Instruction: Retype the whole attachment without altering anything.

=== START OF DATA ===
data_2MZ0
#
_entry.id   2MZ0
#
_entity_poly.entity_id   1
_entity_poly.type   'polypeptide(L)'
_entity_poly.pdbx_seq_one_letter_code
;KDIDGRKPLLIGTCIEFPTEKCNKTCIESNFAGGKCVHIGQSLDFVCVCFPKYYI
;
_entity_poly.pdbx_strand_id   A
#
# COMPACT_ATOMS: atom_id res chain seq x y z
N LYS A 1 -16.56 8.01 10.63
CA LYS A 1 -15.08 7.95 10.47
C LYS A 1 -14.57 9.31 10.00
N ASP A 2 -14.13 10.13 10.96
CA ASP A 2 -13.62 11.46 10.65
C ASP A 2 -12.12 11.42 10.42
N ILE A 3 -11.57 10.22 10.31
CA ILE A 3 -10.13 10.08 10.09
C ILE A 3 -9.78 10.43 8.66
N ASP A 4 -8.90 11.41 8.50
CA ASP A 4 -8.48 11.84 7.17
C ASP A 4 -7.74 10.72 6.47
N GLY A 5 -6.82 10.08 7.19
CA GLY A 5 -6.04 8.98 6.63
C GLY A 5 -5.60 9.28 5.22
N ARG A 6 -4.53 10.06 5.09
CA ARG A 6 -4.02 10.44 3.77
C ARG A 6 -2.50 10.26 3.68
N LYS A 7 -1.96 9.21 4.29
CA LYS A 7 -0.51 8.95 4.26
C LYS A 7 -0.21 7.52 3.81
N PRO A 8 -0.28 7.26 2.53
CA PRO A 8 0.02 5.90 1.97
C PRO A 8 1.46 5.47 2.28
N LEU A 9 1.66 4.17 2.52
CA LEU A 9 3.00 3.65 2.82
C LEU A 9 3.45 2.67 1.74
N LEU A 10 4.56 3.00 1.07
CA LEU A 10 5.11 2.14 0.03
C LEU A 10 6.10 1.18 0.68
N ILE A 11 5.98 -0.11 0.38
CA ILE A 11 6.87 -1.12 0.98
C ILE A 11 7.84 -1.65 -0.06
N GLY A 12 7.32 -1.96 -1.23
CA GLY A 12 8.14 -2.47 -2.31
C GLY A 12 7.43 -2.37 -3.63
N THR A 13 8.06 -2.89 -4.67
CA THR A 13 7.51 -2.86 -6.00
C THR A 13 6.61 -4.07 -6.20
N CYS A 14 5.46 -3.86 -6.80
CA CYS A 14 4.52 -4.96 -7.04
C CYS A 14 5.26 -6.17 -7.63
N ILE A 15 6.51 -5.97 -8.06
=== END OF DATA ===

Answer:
data_2MZ0
#
_entry.id   2MZ0
#
_entity_poly.entity_id   1
_entity_poly.type   'polypeptide(L)'
_entity_poly.pdbx_seq_one_letter_code
;KDIDGRKPLLIGTCIEFPTEKCNKTCIESNFAGGKCVHIGQSLDFVCVCFPKYYI
;
_entity_poly.pdbx_strand_id   A
#
# COMPACT_ATOMS: atom_id res chain seq x y z
N LYS A 1 -16.56 8.01 10.63
CA LYS A 1 -15.08 7.95 10.47
C LYS A 1 -14.57 9.31 10.00
N ASP A 2 -14.13 10.13 10.96
CA ASP A 2 -13.62 11.46 10.65
C ASP A 2 -12.12 11.42 10.42
N ILE A 3 -11.57 10.22 10.31
CA ILE A 3 -10.13 10.08 10.09
C ILE A 3 -9.78 10.43 8.66
N ASP A 4 -8.90 11.41 8.50
CA ASP A 4 -8.48 11.84 7.17
C ASP A 4 -7.74 10.72 6.47
N GLY A 5 -6.82 10.08 7.19
CA GLY A 5 -6.04 8.98 6.63
C GLY A 5 -5.60 9.28 5.22
N ARG A 6 -4.53 10.06 5.09
CA ARG A 6 -4.02 10.44 3.77
C ARG A 6 -2.50 10.26 3.68
N LYS A 7 -1.96 9.21 4.29
CA LYS A 7 -0.51 8.95 4.26
C LYS A 7 -0.21 7.52 3.81
N PRO A 8 -0.28 7.26 2.53
CA PRO A 8 0.02 5.90 1.97
C PRO A 8 1.46 5.47 2.28
N LEU A 9 1.66 4.17 2.52
CA LEU A 9 3.00 3.65 2.82
C LEU A 9 3.45 2.67 1.74
N LEU A 10 4.56 3.00 1.07
CA LEU A 10 5.11 2.14 0.03
C LEU A 10 6.10 1.18 0.68
N ILE A 11 5.98 -0.11 0.38
CA ILE A 11 6.87 -1.12 0.98
C ILE A 11 7.84 -1.65 -0.06
N GLY A 12 7.32 -1.96 -1.23
CA GLY A 12 8.14 -2.47 -2.31
C GLY A 12 7.43 -2.37 -3.63
N THR A 13 8.06 -2.89 -4.67
CA THR A 13 7.51 -2.86 -6.00
C THR A 13 6.61 -4.07 -6.20
N CYS A 14 5.46 -3.86 -6.80
CA CYS A 14 4.52 -4.96 -7.04
C CYS A 14 5.26 -6.17 -7.63
N ILE A 15 6.51 -5.97 -8.06